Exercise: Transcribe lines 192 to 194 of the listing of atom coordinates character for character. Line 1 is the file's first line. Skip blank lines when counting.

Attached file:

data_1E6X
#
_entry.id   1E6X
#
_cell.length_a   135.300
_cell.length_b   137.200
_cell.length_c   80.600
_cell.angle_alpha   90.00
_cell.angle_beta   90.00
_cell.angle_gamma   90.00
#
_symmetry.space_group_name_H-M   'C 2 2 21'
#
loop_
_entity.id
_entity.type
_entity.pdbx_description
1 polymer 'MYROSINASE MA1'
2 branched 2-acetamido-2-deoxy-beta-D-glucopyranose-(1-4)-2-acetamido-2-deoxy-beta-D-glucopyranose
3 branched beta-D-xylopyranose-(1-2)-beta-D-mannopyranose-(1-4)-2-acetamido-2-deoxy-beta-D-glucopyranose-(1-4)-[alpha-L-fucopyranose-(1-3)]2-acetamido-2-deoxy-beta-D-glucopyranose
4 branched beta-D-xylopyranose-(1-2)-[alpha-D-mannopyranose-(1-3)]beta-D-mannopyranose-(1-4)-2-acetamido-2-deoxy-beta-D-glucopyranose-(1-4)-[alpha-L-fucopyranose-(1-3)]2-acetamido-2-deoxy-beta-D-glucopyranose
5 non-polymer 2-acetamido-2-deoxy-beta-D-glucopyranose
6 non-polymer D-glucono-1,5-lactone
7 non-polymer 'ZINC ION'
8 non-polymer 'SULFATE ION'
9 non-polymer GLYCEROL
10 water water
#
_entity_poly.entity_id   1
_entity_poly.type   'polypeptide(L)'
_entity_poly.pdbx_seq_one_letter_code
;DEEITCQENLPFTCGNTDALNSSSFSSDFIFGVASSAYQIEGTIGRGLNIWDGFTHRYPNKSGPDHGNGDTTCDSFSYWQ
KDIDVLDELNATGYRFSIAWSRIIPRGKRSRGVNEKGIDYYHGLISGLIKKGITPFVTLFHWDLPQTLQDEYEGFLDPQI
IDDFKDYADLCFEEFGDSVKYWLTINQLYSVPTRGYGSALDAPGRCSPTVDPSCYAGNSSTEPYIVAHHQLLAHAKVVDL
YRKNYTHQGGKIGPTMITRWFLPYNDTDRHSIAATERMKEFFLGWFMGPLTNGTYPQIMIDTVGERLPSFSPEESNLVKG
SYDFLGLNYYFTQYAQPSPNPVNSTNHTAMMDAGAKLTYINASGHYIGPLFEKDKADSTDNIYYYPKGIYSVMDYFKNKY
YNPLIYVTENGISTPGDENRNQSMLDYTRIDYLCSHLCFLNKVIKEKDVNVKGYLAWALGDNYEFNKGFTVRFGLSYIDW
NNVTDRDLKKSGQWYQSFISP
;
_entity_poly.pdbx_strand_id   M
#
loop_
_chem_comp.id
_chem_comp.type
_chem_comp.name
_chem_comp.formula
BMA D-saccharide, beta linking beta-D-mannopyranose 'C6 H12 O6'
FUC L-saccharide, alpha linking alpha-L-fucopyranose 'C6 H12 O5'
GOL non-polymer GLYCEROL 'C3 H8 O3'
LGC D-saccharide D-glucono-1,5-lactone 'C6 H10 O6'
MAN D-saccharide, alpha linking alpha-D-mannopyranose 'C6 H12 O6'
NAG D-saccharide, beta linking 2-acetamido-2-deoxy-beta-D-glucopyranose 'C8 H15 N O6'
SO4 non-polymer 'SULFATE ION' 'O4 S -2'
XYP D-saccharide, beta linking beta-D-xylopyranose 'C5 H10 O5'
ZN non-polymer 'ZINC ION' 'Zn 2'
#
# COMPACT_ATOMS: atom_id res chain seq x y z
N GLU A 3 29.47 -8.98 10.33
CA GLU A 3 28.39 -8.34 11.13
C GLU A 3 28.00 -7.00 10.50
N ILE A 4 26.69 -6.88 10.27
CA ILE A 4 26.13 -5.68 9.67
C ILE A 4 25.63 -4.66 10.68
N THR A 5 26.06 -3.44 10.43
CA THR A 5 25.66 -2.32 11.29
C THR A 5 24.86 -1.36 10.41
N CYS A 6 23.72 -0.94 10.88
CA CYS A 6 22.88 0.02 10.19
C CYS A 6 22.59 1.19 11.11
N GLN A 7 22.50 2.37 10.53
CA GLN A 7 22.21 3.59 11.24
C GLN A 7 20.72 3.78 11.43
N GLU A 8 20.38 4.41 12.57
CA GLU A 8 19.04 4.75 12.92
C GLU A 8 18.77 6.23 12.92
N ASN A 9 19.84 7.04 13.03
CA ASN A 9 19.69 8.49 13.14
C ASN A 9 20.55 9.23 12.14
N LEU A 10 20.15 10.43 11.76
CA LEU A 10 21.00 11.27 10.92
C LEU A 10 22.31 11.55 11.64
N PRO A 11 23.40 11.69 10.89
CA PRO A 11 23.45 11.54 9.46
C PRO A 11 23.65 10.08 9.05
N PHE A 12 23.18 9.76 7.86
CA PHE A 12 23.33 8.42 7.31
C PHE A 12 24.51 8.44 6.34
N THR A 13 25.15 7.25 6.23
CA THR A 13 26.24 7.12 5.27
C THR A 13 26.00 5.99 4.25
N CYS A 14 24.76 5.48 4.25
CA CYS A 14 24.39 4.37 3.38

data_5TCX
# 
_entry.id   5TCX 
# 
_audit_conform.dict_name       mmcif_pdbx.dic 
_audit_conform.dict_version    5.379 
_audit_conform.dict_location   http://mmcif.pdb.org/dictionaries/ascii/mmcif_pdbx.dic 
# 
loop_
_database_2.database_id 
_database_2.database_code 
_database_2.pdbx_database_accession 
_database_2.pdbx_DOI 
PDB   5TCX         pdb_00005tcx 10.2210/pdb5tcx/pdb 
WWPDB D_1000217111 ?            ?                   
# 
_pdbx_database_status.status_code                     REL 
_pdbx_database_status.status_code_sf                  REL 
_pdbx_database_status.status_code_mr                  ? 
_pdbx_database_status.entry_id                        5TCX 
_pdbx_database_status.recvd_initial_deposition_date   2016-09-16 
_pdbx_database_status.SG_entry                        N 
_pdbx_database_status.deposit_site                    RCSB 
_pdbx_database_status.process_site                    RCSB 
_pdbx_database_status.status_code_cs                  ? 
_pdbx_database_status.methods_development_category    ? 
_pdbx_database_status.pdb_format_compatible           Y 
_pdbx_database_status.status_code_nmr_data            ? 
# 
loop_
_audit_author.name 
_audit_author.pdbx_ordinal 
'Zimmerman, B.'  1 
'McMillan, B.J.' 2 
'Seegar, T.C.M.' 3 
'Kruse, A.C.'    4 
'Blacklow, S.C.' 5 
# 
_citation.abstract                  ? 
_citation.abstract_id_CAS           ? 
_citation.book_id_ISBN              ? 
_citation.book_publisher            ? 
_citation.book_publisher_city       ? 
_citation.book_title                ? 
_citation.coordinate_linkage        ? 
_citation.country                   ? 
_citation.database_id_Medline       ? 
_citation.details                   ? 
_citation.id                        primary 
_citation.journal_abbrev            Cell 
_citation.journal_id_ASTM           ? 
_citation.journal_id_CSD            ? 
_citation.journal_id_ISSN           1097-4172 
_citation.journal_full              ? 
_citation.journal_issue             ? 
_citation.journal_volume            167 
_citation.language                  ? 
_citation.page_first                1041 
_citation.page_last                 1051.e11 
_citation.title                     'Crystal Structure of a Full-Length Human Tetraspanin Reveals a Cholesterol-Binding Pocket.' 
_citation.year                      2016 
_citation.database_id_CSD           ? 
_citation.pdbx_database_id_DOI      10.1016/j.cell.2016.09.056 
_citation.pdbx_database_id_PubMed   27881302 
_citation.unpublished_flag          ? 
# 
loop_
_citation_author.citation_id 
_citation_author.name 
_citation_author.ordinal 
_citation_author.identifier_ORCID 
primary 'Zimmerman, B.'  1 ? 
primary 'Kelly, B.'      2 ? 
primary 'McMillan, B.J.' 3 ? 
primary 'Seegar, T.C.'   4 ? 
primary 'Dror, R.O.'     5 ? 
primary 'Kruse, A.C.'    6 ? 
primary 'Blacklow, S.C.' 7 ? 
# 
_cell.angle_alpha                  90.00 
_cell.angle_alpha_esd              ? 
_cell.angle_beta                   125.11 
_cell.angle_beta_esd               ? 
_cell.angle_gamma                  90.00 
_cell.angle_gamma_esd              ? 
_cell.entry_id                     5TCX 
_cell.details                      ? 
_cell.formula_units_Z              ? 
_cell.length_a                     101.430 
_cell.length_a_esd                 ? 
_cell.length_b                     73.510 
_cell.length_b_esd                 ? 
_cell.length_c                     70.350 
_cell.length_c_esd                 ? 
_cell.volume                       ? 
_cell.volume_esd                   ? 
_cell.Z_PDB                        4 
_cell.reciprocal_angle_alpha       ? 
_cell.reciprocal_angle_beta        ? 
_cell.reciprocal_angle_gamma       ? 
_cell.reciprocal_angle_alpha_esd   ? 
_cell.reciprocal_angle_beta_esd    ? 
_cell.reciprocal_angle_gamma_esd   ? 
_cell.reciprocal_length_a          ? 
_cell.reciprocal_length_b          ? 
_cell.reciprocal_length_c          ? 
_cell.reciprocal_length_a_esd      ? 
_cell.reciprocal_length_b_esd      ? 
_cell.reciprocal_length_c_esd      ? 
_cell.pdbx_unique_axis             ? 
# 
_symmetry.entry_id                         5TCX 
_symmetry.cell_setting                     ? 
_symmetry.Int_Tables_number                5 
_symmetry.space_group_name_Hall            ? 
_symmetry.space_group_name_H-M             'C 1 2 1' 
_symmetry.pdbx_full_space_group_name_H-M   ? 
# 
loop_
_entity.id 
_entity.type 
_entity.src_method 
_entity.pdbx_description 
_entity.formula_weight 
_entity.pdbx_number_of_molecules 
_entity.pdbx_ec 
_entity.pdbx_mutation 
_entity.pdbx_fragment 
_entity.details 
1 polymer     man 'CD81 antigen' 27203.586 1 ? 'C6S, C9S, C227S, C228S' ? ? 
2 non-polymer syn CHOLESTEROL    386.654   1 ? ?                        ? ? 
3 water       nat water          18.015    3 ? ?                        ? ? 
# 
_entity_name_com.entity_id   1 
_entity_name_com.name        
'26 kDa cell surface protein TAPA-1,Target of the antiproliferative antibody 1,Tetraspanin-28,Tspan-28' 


_cell.reciprocal_angle_gamma       ? 
_cell.reciprocal_angle_alpha_esd   ? 
_cell.reciprocal_angle_beta_esd    ? 